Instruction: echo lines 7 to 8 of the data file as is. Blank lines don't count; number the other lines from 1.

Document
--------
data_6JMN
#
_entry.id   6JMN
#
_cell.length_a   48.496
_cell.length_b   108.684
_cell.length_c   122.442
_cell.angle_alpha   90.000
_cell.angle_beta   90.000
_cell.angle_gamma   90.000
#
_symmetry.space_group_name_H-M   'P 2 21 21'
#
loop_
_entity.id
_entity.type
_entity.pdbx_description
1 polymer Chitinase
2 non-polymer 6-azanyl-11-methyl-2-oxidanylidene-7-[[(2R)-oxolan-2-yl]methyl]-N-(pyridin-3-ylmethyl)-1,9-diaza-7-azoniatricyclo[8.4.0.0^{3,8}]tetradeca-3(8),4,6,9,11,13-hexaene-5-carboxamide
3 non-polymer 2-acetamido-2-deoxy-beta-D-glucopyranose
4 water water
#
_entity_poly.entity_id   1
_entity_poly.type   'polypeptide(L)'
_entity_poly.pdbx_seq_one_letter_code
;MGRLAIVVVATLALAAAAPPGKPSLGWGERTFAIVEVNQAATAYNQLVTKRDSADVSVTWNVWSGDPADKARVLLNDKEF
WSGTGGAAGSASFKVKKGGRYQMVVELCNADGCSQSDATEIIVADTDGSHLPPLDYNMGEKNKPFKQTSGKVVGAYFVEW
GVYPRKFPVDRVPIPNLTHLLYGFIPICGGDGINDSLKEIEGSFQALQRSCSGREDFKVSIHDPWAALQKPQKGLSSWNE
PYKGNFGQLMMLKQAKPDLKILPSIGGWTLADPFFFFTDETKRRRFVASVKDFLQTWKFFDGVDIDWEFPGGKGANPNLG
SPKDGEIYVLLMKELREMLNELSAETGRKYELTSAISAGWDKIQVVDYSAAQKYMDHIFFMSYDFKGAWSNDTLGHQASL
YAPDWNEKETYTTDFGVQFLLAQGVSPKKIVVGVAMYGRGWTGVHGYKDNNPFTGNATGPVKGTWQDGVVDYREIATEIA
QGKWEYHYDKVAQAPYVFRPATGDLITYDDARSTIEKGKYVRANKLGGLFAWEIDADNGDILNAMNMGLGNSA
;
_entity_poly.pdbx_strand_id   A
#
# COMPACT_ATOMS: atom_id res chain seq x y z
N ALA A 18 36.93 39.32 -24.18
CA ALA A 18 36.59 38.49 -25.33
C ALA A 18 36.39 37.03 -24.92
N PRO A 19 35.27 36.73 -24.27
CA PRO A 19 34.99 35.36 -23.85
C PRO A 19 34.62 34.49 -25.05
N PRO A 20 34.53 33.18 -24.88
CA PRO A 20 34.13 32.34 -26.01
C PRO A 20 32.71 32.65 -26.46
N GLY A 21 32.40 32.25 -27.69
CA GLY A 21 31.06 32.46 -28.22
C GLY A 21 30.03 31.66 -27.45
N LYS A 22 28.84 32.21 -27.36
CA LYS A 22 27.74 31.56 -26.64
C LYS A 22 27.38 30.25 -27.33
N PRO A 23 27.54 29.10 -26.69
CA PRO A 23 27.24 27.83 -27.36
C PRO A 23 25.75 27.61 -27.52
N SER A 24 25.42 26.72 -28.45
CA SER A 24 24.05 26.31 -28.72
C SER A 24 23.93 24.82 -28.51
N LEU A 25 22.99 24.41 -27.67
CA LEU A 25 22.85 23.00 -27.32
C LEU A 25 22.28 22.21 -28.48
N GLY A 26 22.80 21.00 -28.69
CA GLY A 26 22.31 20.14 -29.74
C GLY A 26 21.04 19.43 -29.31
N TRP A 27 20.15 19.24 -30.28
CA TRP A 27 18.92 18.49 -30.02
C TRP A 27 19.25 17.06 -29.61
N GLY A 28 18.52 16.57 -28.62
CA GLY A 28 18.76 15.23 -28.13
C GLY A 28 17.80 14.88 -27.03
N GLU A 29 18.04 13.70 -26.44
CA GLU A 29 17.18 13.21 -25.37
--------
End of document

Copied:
_cell.length_c   122.442
_cell.angle_alpha   90.000